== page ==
- Agronomic: triticale, vetches
- Vegetables: cabbages
- Crop Production: conservation tillage, cover crops, drought tolerance, no-till, nutrient management
- Education and Training: demonstration, farmer to farmer
- Pest Management: competition, mulches - general, mulches - killed, mulching - vegetative
- Production Systems: organic agriculture
- Soil Management: soil physics, soil quality/health
Organic vegetable production is hard on the soil, with frequent tillage disrupting aggregate stability and soil biology. Organic vegetable production is also hampered by the cost of weed control (or the cost of having poor weed control). Planting vegetables directly into an organically killed cover crop helps to preserve the soil and can provide adequate weed control, but to this point no one has developed a system which also provides adequate nitrogen.
This project will help determine the optimum rolled and crimpled vetch/triticale cover crop mix in order to provide good weed control and optimum fertility to mid-season vegetable crops. The equipment used in this trial is for a mid-scale farming operation, but the results will be applicable to any size plot from home garden upwards.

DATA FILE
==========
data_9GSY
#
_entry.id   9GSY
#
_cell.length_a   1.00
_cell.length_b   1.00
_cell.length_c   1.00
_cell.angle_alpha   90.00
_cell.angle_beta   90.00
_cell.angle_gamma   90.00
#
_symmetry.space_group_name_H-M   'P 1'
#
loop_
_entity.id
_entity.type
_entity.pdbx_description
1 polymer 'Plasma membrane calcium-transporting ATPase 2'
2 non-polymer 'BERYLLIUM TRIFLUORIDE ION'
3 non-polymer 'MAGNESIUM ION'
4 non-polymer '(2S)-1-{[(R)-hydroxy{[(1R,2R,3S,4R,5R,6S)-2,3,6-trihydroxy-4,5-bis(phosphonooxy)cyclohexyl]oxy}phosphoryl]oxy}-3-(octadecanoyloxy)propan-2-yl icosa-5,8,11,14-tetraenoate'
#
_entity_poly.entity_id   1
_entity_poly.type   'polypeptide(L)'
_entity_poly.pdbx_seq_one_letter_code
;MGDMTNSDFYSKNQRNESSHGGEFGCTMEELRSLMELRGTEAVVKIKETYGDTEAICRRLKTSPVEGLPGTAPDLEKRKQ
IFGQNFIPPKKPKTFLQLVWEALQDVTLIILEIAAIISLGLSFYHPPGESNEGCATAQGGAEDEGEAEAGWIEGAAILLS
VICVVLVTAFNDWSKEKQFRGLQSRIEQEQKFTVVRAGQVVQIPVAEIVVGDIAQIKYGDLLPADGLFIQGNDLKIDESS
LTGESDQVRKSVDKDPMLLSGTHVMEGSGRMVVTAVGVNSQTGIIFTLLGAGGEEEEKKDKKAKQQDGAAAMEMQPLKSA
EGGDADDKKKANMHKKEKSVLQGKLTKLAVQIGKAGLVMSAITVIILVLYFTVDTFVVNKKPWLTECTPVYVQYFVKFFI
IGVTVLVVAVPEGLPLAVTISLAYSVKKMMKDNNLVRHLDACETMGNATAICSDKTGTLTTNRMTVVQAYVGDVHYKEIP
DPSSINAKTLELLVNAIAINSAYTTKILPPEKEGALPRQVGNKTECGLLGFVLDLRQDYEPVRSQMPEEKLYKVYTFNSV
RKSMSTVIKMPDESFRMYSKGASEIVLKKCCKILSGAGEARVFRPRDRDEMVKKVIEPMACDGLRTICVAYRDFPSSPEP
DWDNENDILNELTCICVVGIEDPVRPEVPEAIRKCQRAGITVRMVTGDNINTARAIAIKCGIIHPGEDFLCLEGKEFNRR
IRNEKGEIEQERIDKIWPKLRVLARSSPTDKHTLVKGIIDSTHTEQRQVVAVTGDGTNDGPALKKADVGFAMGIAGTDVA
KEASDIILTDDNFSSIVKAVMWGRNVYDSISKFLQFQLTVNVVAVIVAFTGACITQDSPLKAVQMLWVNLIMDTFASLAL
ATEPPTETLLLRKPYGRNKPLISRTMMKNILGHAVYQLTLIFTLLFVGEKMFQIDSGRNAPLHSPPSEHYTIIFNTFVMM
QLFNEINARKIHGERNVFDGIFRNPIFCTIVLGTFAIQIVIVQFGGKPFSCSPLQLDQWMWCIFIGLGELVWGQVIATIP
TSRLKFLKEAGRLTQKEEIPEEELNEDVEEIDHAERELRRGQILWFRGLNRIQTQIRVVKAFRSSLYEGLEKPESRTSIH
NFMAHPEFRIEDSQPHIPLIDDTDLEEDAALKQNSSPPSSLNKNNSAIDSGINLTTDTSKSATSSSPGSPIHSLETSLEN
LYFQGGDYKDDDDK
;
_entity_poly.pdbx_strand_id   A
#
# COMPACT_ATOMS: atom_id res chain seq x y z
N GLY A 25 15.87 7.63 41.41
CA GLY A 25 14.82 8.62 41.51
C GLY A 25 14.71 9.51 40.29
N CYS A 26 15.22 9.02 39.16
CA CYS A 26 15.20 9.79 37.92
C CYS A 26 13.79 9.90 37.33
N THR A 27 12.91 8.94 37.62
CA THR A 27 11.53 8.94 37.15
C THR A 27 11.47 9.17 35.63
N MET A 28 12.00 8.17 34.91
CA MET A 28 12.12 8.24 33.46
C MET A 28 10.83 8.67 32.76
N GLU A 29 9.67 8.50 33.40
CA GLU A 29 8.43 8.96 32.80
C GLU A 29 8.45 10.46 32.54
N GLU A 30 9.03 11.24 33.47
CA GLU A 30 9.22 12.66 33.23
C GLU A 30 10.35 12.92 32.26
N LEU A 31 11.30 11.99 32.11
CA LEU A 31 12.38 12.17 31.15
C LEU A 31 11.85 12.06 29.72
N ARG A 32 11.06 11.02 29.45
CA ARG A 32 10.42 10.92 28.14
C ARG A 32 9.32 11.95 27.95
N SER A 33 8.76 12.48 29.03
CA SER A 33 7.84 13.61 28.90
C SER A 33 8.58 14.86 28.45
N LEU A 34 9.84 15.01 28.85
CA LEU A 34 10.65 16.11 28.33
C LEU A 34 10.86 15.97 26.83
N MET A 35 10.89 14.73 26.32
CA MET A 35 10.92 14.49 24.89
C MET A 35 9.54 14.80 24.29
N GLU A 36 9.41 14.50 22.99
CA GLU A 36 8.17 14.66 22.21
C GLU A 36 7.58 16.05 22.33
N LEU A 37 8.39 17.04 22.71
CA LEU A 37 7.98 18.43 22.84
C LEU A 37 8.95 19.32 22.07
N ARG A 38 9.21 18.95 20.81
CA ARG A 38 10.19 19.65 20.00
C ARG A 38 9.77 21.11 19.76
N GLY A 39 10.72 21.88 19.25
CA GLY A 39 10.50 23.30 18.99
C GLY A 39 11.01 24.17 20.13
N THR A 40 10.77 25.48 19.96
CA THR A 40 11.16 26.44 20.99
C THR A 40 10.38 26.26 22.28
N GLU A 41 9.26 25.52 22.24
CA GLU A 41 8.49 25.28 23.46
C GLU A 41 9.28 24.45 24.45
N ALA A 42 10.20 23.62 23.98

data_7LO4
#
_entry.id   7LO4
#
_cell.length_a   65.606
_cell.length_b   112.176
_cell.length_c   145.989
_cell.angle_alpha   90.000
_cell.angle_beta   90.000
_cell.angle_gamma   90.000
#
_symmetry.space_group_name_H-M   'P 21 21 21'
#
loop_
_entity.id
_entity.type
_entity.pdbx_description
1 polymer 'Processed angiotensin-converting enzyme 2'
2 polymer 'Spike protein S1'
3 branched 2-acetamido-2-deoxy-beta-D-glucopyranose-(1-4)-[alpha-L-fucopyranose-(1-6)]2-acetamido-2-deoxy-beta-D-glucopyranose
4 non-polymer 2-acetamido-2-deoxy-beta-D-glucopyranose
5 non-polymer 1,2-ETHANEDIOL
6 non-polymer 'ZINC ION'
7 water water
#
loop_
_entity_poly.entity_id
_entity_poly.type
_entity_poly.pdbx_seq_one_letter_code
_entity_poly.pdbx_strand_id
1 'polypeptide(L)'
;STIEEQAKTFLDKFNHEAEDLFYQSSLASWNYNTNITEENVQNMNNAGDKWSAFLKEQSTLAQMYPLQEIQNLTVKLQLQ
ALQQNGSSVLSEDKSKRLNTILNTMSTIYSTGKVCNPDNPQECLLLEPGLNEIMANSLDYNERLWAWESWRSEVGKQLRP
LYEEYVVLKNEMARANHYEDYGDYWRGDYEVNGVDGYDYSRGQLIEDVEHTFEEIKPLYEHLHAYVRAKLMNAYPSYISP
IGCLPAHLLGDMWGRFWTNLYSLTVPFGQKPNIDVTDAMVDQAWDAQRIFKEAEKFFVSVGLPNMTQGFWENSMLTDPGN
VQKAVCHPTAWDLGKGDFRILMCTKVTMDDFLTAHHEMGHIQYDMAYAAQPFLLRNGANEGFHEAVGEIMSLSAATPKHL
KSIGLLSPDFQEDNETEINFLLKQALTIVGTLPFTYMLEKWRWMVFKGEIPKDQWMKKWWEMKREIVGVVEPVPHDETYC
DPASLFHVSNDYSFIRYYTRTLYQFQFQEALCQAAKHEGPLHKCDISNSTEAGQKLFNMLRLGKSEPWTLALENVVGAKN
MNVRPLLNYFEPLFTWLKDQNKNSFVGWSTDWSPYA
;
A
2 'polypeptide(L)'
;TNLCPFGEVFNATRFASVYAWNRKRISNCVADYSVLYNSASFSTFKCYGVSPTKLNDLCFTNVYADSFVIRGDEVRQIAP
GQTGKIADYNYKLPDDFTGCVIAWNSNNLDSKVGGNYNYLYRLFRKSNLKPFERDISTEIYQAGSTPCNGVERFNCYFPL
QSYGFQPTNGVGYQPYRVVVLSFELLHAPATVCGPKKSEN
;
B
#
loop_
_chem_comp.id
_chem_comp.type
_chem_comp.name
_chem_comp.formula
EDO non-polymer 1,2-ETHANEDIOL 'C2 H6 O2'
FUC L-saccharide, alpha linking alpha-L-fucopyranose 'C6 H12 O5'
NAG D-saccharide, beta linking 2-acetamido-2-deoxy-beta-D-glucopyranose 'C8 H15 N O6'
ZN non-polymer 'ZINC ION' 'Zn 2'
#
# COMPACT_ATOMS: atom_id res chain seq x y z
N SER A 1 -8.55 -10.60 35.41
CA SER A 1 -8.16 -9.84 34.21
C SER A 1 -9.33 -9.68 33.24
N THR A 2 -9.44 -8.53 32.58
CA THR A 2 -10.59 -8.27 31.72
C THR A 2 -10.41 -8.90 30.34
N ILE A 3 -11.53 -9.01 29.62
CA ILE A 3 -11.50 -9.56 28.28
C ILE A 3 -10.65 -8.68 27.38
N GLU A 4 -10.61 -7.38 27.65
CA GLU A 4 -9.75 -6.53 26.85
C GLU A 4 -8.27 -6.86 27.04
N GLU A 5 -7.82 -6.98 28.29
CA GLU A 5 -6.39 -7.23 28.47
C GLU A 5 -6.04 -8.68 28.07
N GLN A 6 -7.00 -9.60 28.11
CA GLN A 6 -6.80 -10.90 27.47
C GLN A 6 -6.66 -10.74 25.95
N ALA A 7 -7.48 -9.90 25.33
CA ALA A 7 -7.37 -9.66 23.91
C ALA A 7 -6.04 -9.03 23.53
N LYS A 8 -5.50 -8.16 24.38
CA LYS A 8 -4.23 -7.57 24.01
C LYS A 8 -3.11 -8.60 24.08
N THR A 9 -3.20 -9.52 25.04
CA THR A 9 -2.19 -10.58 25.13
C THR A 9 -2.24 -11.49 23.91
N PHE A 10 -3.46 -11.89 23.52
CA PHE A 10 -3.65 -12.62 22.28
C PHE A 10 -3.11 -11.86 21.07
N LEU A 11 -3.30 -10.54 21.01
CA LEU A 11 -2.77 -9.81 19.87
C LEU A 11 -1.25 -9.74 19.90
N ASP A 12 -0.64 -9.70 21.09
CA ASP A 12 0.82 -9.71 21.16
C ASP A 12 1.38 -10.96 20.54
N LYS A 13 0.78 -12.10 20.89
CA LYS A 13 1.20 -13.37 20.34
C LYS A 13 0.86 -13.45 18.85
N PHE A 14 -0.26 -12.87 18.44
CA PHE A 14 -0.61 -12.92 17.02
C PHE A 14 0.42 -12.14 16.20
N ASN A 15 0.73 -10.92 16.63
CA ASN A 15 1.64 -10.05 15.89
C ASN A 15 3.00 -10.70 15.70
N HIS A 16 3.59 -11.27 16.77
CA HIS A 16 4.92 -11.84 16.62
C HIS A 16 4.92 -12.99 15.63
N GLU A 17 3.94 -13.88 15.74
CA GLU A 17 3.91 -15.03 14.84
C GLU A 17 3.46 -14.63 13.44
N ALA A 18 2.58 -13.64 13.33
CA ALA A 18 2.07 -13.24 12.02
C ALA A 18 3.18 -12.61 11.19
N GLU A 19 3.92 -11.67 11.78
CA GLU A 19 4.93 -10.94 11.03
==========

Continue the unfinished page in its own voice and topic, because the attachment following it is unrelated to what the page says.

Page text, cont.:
In order to build on a first year of promising preliminary results, this project is organized as a randomized, replicated trial with 8 treatments. The two questions the trial seeks to answer are:
- a) what grass/legume mixes result in optimum yields in non-leguminous vegetable production (cabbage used as model)?
- b) what mixes provide the best natural weed control
This data, and accompanying photos, will be shared as a manual which will build on existing information and in a presentation at major organic farming conferences.
Project objectives from proposal:
The goal of this project is to lower the barriers of adopting reduced till and no till planting of mid-season vegetables.
There is a great interest in reduced tillage amongst many organic farmers. Farmers are aware of the disadvantages of tillage but still have great apprehension towards adopting no-till planting of vegetables. The fear is since existing weed control equipment cannot deal with the plant mass, a crop can be lost once it is planted in a cover crop. Some “successful” examples use winter rye as a cover crop since this provides the best weed control, but this system reduces the yield of the vegetables to such extent that adopting this practice is counter-productive. Using leguminous cover crops for no till planting of vegetables provides a much better C:N ratio to ensure good yields but also breaks down before the crop can provide a good canopy.
My assumption is that if it works for cabbage it will work for sweet-corn, squash, and other brassicas. There is not a great deal of information available on the “how to incorporate this practice” and what tools need to be adopted to make it work. I want to generate some of that information.